Watson’s triumph may be overplayed, but the PR coup points to a movement in which lawyers ally much more with software to become better decision-makers. So-called augmented cognition software has great allure in the law.
Integrated wetware and software can be generic (See my post of Sept. 4, 2005: computers can assist decision-makers; April 7, 2006: analytical software to assist experts; Aug. 14, 2006: statistical and linguistic algorithms to pick out key concepts in text; Oct. 21, 2009: collective of departments and shared decision software; Sept. 29, 2006: augmented-cognition software; Feb. 22, 2009: software to depict and quantify decisions; and Feb. 10, 2010: in future, software to help in-house counsel make decisions.).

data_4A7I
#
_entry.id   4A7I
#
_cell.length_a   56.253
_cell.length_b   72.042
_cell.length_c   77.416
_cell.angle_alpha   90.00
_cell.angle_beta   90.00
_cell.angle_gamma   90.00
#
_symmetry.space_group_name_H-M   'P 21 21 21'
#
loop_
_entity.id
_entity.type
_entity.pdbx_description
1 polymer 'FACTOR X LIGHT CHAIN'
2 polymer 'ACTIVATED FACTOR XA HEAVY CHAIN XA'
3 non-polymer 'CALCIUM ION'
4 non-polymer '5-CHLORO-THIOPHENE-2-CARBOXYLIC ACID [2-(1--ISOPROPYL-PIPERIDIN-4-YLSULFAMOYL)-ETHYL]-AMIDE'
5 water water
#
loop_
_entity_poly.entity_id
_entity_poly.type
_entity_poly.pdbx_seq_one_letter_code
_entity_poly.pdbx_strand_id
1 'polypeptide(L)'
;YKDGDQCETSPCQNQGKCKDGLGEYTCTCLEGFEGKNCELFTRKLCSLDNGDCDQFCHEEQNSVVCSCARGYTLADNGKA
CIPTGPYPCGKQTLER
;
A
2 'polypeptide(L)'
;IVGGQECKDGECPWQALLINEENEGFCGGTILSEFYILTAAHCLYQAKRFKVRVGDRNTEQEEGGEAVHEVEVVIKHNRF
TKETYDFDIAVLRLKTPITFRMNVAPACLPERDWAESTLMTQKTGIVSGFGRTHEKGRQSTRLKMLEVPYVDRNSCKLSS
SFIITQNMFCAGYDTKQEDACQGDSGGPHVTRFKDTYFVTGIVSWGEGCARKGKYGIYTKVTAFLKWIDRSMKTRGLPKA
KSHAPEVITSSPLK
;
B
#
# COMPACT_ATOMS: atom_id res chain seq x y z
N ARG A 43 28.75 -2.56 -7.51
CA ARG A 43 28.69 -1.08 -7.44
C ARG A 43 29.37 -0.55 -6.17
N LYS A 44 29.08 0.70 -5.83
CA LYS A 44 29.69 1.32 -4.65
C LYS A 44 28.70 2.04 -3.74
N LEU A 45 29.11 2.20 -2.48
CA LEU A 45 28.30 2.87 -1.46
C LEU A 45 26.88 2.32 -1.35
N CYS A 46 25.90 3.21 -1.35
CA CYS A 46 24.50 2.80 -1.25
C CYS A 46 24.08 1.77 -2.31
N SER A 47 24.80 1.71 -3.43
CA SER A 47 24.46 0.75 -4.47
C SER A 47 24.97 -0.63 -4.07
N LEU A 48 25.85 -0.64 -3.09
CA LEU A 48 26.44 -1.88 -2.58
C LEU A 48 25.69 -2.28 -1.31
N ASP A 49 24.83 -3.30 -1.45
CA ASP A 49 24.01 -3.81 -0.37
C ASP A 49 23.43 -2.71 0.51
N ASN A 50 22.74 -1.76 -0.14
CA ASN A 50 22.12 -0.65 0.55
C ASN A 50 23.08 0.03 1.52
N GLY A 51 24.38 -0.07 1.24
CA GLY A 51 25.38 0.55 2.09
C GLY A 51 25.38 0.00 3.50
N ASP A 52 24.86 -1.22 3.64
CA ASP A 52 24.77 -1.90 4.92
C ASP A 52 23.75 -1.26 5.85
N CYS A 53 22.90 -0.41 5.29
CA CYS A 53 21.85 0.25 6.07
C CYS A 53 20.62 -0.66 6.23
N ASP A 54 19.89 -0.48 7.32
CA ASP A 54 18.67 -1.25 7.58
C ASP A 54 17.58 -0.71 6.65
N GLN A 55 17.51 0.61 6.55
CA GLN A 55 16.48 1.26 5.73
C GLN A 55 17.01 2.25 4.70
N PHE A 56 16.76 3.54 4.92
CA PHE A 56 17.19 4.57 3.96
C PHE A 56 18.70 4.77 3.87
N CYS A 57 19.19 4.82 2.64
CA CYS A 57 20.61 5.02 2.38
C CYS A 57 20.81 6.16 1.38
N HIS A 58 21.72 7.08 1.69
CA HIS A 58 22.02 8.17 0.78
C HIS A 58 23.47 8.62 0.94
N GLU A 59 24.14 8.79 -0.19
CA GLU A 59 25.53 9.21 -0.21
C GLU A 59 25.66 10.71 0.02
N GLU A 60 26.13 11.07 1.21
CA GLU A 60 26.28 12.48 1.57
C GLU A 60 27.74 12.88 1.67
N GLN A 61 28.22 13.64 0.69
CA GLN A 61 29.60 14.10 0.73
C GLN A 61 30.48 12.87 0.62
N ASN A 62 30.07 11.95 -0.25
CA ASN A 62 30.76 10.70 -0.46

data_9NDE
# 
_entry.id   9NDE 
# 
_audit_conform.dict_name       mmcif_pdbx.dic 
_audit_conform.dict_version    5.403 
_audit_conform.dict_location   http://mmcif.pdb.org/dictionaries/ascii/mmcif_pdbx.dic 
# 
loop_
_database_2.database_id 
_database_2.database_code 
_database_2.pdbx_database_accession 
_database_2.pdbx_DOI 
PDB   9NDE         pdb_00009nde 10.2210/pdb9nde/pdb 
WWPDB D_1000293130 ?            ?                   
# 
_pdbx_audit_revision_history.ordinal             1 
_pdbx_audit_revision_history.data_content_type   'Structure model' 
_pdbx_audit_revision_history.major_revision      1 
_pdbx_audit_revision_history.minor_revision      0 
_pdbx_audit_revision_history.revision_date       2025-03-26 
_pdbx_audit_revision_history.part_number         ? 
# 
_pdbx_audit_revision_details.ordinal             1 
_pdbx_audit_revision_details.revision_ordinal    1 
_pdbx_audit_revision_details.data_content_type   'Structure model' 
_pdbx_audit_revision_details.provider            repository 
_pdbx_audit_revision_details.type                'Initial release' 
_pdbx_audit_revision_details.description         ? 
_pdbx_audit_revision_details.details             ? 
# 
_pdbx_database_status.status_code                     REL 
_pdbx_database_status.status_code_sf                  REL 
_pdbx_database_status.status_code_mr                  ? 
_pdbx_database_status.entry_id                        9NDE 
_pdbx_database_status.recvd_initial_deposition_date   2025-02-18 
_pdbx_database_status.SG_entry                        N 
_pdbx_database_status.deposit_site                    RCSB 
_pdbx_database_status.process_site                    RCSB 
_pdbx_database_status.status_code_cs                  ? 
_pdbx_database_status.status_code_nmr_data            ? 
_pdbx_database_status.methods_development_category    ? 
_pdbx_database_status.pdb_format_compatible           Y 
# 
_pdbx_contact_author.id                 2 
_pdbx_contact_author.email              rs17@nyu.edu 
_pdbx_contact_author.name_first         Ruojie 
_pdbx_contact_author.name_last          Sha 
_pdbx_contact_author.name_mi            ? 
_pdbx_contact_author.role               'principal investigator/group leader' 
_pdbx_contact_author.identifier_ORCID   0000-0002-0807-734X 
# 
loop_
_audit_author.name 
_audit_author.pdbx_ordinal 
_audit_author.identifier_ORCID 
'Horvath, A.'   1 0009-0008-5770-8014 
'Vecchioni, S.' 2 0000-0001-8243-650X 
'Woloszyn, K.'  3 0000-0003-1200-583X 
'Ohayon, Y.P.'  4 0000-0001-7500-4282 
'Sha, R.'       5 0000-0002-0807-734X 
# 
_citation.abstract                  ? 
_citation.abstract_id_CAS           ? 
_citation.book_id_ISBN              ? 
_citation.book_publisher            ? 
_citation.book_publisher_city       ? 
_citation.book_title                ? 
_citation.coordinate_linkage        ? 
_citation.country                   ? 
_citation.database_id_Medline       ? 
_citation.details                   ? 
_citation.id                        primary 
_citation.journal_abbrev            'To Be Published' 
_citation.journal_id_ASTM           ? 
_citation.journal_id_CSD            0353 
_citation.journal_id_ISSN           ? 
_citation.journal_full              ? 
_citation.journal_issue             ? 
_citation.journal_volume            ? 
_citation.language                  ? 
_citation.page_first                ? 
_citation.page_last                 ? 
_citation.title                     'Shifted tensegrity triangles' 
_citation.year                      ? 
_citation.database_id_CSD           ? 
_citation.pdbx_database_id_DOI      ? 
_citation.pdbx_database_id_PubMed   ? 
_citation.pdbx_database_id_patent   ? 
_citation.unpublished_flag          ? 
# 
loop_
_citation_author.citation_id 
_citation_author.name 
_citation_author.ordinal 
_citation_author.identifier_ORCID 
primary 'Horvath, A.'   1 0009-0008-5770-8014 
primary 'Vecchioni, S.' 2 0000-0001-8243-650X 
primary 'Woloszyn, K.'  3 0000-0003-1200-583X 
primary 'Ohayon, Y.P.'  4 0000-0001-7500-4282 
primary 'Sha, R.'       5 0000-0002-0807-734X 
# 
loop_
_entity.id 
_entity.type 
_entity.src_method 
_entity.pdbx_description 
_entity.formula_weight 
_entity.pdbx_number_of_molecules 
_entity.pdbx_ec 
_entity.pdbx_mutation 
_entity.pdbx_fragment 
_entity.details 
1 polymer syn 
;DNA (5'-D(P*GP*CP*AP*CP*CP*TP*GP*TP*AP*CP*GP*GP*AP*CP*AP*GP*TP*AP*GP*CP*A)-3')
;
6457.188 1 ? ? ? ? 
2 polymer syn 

Or the software can be domain specific (See my post of Dec. 8, 2009: global mapping of trademarks; June 11, 2008 #5: export compliance software at GM; and April 20, 2008: linguistic modeling software for invoice review.).
It’s hard to draw a bright line as to whether classes of software should or should not be included as decision augmenting. Software that bolsters decision-making might include spreadsheets. They can chart data and otherwise help users exercise better judgment. All databases, for that matter, potentially help decision makers to the degree they collect, organize, and report data. So too a broad category might include document assembly. By a sufficiently loose definition of software that helps with decisions, so might project management packages and decision-tree software.